Intellectual Property Theft is Just a Synonym for Inspiring These 5 Songs Based on Books
5 Cute Without The E (Cut From The Team) – Taking Back Sunday (“Othello” by William Shakespeare)
Just to reassure our faithful readers that the generation of literature lovers continues on into the present, Taking Back Sunday’s 2002 hit Cute Without The E is the archetype power-emo song to come out of the early 2000s. Before screamo came to ruin the genre, Taking Back Sunday was a band for disheartened young teens to flock to – and while said teens may not have been up on their Shakespeare, luckily for them Taking Back Sunday was. Based on William Shakespeare’s “Othello,” Cute Without The E seems on the surface to simply be about someone getting cheated on. Of course the subtle nuance is that, in fact, Desdemona had not cheated on Othello – and his paranoia and jealousy were his undoing. The greater aphorism of the song seems to be a warning; don’t get too wrapped up in the drama in your own head, because who knows how much of it is true. Unwritten words on a discarded napkin (Desdemona’s missing handkerchief) are only as meaningful as you make them.
4 The Sprawl – Sonic Youth (“The Sprawl Trilogy” by William Gibson)
No better band to write a song about a sci-fi cyberpunk dystopia than Sonic Youth. The Sprawl Triology is a series of sci-fi novels by William Gibson that were published between 1984 and 1988. The Sprawl itself is an urban cityscape from Boston to Atlanta that exists within its own technologically controlled climate, day/night cycle, and an expansive grey sky. It is 100% artificial, and the inspiration for Sonic Youth’s song of the same name. The Sprawl (1988) is a classic Sonic Youth number, and Kim Gordon’s unique vocal abilities are highlighted in the repetition of “you can buy some more, more, more, more.” While, if you haven’t read the trilogy, you might not know exactly what they’re referencing, but Thurston Moore and Kim Gordon still do a kick-ass-punk-rock job of creating a bleak, dystopic image for the listener. Tank Girl meets Winston Smith meets William Gibson, The Sprawl is the perfect auditory version of the archetypal futuristic dystopia.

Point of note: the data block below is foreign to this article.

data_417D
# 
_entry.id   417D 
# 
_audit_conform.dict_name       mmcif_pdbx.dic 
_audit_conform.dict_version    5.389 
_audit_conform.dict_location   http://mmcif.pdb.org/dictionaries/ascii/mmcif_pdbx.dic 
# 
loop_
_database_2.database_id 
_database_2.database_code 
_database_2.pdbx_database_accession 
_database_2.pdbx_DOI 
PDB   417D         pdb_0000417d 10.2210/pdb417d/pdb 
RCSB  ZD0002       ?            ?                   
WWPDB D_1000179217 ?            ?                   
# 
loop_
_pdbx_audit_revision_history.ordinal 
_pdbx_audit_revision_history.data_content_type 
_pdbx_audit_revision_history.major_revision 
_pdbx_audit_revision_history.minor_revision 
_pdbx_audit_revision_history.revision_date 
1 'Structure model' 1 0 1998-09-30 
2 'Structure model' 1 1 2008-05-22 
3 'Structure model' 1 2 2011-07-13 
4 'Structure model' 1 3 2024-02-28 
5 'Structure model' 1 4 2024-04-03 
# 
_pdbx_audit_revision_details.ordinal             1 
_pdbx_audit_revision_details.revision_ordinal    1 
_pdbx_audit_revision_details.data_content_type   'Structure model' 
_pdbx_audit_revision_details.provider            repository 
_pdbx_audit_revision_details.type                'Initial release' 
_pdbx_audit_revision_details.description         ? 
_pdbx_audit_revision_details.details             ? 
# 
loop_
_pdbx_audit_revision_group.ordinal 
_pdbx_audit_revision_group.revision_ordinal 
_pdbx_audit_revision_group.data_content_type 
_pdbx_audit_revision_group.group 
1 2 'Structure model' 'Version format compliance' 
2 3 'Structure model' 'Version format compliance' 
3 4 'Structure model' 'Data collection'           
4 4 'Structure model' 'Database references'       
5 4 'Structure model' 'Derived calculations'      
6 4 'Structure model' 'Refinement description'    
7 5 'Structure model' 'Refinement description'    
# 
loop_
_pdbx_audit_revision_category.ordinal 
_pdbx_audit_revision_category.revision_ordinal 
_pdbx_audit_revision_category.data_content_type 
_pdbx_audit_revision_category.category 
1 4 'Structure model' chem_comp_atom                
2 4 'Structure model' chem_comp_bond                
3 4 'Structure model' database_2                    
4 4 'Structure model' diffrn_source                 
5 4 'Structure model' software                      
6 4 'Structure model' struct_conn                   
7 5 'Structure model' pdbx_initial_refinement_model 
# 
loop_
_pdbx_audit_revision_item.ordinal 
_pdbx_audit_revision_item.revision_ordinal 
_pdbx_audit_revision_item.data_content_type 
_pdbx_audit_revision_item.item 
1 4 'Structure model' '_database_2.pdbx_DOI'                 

3 Venus in Furs – The Velvet Underground (“Venus in Furs” by Leopold von Sacher-Masoch)
Besides taking the song title directly from the novella, this is another case where a lot of research is required. The novella “Venus in Furs” was written by Austrian author Leopold von Sacher-Masoch and published in 1870. The Velvet Underground’s classic was released over one hundred years later. The exceedingly creepy and gloomy nature of the song is in direct correlation to the subject of the novella (which draws on Leopold’s own life). It is about an unnamed male narrator who dreams of asking Venus (who is wearing furs) for advice. The novella details the story of Severin von Kusiemski who is so infatuated with the female character Wanda that he becomes completely subservient to her. Initially, Wanda refuses to acquiesce – but eventually grows to love her position of domination and power. She treats Severin atrociously until she finds a man to whom she would like to be subservient (wherein she drops Severin like a hot potato). Long story long, the lyrics of Velvet Underground’s Venus in Furs tell the exact same story. I’m sure Leopold would be ecstatic with The Velvet Underground’s take on his novella. It is just as dark, twisted, and all-pervasively-creepy as the story, set to the brilliant and inimitable sound of The Velvet Underground.